Staff Columnist

Iowa was reporting false COVID-19 information for months, until this nurse blew the whistle

State epidemiologist knew about the problem since July

Dana Jones knew there was a problem the Iowa’s COVID-19 data in May. Since the first reported cases of COVID-19 in March, Jones, a nurse practitioner who lives in Iowa City, had been keeping careful records in her journal of the daily positivity numbers.

She was keeping a record in her daily journal, not just of the numbers, but of her days at the clinic, what her patients were saying, what her kids ages 5, 11 and 16 were thinking and saying about the pandemic, what groceries she could no longer find in the stores.

The COVID-19 numbers aren’t just data and metrics for Jones. They are the people she sees and works with, they are her children and parents.

Nothing is adding up

She began by handwriting her notes usually in the morning before work, or in the evening right after. She works full-time as an essential worker and is the mother of three. Her days are busy. Keeping track of the numbers helped her feel like she had a handle on the pandemic tearing through America, killing nearly 200,000 so far.

On May 26, she decided to download the COVID-19 data from Iowa’s Department of Health website. The next day, she went to add in the new numbers and saw the problem: Positive case numbers were being added to earlier days and not reported in the current days’ totals.

The next day, it happened again. And again. So she did what many frustrated Americans do, she tweeted. On May 29, she tweeted, “Fun fact: on March 20th I was told there were 49 cases of COVID-19 in Iowa on the @IAPublicHealth site. Today that total on that date is 80. Yesterday that total was 79. The day before that it was 78 ... WHAT GIVES?”

The next day it happened again. This wasn’t an accident, this was how the system was designed.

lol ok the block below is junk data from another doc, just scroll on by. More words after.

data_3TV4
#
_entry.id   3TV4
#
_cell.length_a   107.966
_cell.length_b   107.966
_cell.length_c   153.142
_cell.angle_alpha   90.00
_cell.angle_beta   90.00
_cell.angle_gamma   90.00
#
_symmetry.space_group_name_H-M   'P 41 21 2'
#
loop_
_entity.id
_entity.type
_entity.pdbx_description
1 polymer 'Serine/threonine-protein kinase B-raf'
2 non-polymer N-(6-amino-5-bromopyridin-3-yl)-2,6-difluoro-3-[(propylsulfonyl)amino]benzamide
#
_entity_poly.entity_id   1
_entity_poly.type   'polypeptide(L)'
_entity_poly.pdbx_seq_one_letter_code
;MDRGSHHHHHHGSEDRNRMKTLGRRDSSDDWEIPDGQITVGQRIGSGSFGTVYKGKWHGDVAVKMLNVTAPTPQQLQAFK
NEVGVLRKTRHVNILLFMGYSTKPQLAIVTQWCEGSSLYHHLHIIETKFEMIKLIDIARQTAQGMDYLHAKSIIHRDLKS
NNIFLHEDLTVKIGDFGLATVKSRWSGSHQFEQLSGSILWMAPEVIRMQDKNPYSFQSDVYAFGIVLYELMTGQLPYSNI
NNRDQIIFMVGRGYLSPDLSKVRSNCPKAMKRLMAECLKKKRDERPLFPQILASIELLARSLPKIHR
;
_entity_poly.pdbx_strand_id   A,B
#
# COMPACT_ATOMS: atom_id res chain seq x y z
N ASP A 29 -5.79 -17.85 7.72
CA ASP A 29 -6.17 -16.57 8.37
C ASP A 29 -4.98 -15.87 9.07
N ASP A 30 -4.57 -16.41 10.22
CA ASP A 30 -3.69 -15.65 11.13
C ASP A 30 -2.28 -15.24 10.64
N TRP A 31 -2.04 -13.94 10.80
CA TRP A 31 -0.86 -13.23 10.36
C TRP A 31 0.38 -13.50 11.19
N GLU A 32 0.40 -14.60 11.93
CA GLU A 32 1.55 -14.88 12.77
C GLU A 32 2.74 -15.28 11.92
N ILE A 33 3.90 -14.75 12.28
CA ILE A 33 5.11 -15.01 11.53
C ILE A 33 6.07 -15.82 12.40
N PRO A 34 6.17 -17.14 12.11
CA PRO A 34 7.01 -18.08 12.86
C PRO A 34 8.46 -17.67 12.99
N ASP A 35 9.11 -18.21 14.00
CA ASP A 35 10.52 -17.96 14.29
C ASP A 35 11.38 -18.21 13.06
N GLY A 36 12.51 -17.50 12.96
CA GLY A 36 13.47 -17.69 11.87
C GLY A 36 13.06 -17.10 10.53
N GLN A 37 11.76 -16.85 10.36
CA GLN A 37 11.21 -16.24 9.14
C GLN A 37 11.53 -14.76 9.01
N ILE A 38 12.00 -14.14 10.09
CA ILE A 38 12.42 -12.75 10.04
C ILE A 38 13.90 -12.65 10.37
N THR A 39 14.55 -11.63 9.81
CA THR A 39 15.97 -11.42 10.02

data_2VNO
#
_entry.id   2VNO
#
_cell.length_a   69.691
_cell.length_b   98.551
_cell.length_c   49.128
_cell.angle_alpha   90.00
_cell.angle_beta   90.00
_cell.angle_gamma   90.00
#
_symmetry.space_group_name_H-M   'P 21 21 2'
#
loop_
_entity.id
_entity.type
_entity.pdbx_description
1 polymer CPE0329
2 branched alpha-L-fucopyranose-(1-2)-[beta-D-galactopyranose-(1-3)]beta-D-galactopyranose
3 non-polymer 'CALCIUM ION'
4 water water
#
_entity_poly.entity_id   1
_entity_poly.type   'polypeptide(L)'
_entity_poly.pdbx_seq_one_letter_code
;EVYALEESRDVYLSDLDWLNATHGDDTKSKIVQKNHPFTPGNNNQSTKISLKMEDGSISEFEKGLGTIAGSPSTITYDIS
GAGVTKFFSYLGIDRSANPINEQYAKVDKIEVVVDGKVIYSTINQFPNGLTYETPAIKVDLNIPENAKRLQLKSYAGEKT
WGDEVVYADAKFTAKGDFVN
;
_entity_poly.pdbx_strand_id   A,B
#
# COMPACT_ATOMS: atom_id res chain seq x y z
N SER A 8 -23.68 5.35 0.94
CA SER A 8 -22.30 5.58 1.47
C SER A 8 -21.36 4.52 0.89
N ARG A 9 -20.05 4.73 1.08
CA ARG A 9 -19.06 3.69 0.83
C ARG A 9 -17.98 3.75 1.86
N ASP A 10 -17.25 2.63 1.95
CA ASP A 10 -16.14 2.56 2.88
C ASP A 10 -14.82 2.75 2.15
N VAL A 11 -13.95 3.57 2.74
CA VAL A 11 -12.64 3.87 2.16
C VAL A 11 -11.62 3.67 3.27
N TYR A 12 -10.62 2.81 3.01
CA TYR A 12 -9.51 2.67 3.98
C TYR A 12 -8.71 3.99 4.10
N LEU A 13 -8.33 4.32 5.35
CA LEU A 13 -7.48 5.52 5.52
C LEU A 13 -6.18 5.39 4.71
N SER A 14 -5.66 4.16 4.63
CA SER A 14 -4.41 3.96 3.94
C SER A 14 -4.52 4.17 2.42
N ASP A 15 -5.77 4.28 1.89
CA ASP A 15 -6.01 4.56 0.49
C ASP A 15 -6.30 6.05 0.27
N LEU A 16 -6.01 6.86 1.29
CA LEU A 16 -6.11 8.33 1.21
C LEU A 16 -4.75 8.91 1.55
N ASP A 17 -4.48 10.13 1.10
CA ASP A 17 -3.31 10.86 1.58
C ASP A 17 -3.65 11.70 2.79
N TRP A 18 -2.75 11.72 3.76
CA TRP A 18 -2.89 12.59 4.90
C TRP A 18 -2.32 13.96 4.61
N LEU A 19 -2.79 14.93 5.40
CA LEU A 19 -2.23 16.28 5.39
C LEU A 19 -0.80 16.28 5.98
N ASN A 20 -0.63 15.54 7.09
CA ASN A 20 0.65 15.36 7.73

Shouting into the void

On May 30, Jones tweeted at the news site Iowa Starting Line, “@IAStartingLine did you know that the total daily cases you were reporting in March are now being reported by @IAPublicHealth as double that number now?”

Meanwhile, Gov. Kim Reynolds was reopening the state using Iowa’s low positivity numbers as justification for lifting bans on gatherings of 10 or more people, bars, restaurants, water parks.


Jones was telling anyone who would listen about the numbers shell game that the state was playing with COVID-19 tests, but she was shouting into a void.

Reynolds was opening the state. Nothing would stop her, not even the truth.

Others in the media had noticed the data problems, but were not getting their questions answered by IDPH or the governor’s office. Emails were going unreturned and calls unanswered. Working in journalism in small newspapers and TV stations in 2020 feels like trying to report from the deck of the Titanic — there is too much going on and your world is sinking. But reporters were asking for answers. Sara Konrad Baranowski, editor for the Times Citizen in Iowa Falls, was relentless in pushing for answers. Over the course of 20 days, she sent 10 emails (the governor’s office prefers emails and refers phone calls from the press to email), but the state didn’t reply.